A group of about six Aboriginal men were dropped off a utility truck a few metres away from us, while I was lighting a cigarette. Speaking their native language they sat and stood a few tables away from us. One of them, who was standing, caught my eye and looked at me for as long as it takes to inhale and exhale two complete breaths. He walked over to our table and it was clear by the way he asked for a cigarette that English was his second language. I gave him the pack and the coffee with the news of Kevin Bates’ passing away resonating through my heart. He sat with us for a short time. An echo from twenty five years ago was heard at Erldunda that night. Twenty five years before, the old man had given me milk, biscuits and shelter somewhere near here. Twenty five years later I had given in return, acquired habits. Somehow, it didn’t feel it was an equal exchange. Somehow, I felt that I was still in debt.

After a while the utility truck returned to pick the men up. As they left I wondered at the coincidence of place, time and events. I meandered to my cabin, noting that the only other time I slept in Erldunda was in a humpy by the side of this road. Having said good night to my companions, I sat outside trying to locate the Southern Cross. I noticed a swarm of fireflies swirling to my right near a gigantic eucalyptus tree. I stared at the fireflies remembering that they are sometimes a symbol of the soul’s ongoing life after death.
Ally bought “Tribal Voice” by Yothu Yindi as soon as we arrived at Alice Springs. She wanted to ensure that the last musical sounds we listened to as we drove our hire car to the airport came from this part of Australia. Driving to the airport we heard the song :

TreatyWell I heard it on the radio – And I saw it on the television – Back in 1988 – all those talking politicians – Words are easy, words are cheap – Much cheaper than our priceless land – But promises can disappear – Just like writing in the sand – Treaty Yeh Treaty Now Treaty Yeh Treaty Now – Nhima Djat’pangarri nhima walangwalang – Nhe Djat’payatpa nhima gaya nhe – Matjini Yakarray – Nhe Djat’pa nhe walang – Gumarrt Jararrk Gutjuk – This land was never given up – This land was never bought and sold – The planting of the Union Jack – Never changed our law at all – Now two rivers run their course – Separated for so long – I’m dreaming of a brighter day – When the waters will be one – Treaty Yeh Treaty Now Treaty Yeh Treaty Now Treaty Yeh Treaty Now Treaty Yeh Treaty Now – Nehma Gayakaya nhe gayanhe matjini walangwalang nhe ya – Nhima djatpa nhe walang – Gumurrtjararrk Yawirnny – Nhe gaya nhe matjini – Gaya nhe matjini – Gaya gaya nhe gaya nhe – Matjini walangwalang – Nhema djat’pa nhe walang – Nhe gumurrtjarrk nhe ya – Promises – Disappear – Priceless land – Destiny – Well I heard it on the radio – And I saw it on the television – But promises can be broken – Just like writing in the sand – Treaty Yeh Treaty Now Treaty Yeh Treaty Now Treaty Yeh Treaty Now Treaty Yeh Treaty Now – Treaty Ma – Treaty Yeh – Treaty.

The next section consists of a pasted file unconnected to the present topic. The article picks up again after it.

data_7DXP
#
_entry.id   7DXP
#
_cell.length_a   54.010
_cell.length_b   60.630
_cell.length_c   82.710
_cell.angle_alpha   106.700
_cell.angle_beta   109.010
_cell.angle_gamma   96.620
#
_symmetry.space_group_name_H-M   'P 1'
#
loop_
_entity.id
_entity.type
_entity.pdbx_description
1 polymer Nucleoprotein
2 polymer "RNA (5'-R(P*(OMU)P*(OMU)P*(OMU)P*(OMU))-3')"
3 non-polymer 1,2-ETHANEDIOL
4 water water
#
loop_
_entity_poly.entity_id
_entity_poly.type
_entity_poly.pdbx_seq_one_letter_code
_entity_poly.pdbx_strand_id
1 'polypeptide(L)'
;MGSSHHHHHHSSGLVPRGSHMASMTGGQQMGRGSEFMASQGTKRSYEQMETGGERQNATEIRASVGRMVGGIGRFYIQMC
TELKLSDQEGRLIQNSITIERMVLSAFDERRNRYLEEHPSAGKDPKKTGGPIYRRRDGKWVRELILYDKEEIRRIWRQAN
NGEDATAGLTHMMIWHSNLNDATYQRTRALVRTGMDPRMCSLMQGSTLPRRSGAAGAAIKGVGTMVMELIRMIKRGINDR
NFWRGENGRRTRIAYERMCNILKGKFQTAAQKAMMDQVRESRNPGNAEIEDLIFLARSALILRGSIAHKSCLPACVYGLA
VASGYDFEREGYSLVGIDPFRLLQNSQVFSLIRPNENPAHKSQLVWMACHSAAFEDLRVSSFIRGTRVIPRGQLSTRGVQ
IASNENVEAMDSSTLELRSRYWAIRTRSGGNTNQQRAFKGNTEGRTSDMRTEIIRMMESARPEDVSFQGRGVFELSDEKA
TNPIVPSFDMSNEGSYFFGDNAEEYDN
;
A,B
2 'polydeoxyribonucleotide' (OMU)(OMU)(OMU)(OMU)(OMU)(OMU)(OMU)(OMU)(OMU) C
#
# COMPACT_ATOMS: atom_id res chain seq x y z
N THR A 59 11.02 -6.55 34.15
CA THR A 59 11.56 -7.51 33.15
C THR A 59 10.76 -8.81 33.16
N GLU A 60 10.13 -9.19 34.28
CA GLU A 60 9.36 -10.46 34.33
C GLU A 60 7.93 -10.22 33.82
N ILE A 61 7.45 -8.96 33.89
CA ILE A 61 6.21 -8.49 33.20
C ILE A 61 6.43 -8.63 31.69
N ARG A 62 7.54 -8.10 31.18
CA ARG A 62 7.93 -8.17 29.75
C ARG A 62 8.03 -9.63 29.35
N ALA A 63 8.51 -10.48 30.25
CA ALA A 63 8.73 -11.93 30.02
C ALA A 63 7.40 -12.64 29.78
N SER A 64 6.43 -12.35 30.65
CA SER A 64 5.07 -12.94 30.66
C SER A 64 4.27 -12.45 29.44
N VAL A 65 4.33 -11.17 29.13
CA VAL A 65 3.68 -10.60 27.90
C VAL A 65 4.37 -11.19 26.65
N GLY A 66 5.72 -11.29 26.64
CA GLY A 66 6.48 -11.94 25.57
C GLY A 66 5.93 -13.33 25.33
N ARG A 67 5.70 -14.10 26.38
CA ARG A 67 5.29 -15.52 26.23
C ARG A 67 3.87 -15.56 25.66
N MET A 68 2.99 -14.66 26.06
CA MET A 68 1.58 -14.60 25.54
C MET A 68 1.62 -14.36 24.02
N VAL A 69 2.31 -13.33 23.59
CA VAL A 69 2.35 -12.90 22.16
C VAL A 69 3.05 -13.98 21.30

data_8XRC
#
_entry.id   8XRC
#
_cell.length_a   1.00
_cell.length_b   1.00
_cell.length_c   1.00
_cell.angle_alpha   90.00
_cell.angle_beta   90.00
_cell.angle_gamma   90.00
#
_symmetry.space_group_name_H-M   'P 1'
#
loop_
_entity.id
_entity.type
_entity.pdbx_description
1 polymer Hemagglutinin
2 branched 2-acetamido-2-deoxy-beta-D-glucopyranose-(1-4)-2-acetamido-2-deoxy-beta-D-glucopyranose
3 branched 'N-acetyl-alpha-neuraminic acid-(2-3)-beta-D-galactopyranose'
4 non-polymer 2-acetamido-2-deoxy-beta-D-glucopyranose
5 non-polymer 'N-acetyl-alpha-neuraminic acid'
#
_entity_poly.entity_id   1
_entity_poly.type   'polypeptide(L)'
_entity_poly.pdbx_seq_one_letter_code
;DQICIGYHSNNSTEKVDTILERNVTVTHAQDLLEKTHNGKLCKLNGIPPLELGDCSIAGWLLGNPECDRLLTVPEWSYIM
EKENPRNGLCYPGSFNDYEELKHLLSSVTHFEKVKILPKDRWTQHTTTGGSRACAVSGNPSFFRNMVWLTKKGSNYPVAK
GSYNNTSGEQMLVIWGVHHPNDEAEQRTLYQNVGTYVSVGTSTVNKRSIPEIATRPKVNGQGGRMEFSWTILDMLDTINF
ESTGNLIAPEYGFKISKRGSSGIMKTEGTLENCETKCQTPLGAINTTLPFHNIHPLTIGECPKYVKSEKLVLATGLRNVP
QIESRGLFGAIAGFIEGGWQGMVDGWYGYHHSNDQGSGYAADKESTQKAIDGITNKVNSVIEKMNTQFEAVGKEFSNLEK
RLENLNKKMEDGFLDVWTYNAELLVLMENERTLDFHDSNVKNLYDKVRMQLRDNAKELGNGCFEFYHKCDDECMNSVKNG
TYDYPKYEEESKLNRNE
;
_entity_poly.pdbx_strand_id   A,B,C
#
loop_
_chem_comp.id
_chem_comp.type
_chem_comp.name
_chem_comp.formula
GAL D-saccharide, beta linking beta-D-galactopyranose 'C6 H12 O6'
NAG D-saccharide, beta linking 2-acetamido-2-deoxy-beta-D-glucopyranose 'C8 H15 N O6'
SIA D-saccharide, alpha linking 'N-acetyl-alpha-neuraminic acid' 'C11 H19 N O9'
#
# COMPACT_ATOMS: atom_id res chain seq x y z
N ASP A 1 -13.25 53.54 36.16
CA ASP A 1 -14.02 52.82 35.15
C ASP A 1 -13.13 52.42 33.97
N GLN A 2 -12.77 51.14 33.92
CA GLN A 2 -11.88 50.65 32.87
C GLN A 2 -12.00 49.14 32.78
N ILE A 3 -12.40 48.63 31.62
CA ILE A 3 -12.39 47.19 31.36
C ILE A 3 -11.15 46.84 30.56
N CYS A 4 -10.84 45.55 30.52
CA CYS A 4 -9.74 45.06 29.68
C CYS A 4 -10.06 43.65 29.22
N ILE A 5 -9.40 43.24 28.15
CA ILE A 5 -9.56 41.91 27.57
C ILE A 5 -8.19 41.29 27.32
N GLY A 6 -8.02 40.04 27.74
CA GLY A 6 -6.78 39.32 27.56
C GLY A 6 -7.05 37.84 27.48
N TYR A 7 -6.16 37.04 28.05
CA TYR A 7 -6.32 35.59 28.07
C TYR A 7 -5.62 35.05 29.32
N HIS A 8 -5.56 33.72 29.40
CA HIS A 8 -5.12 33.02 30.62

(M. Yunupingu / G Yunupingu / M Mununggurri / W Marika / S Kellaway / C Williams / P Kelly / P Garrett)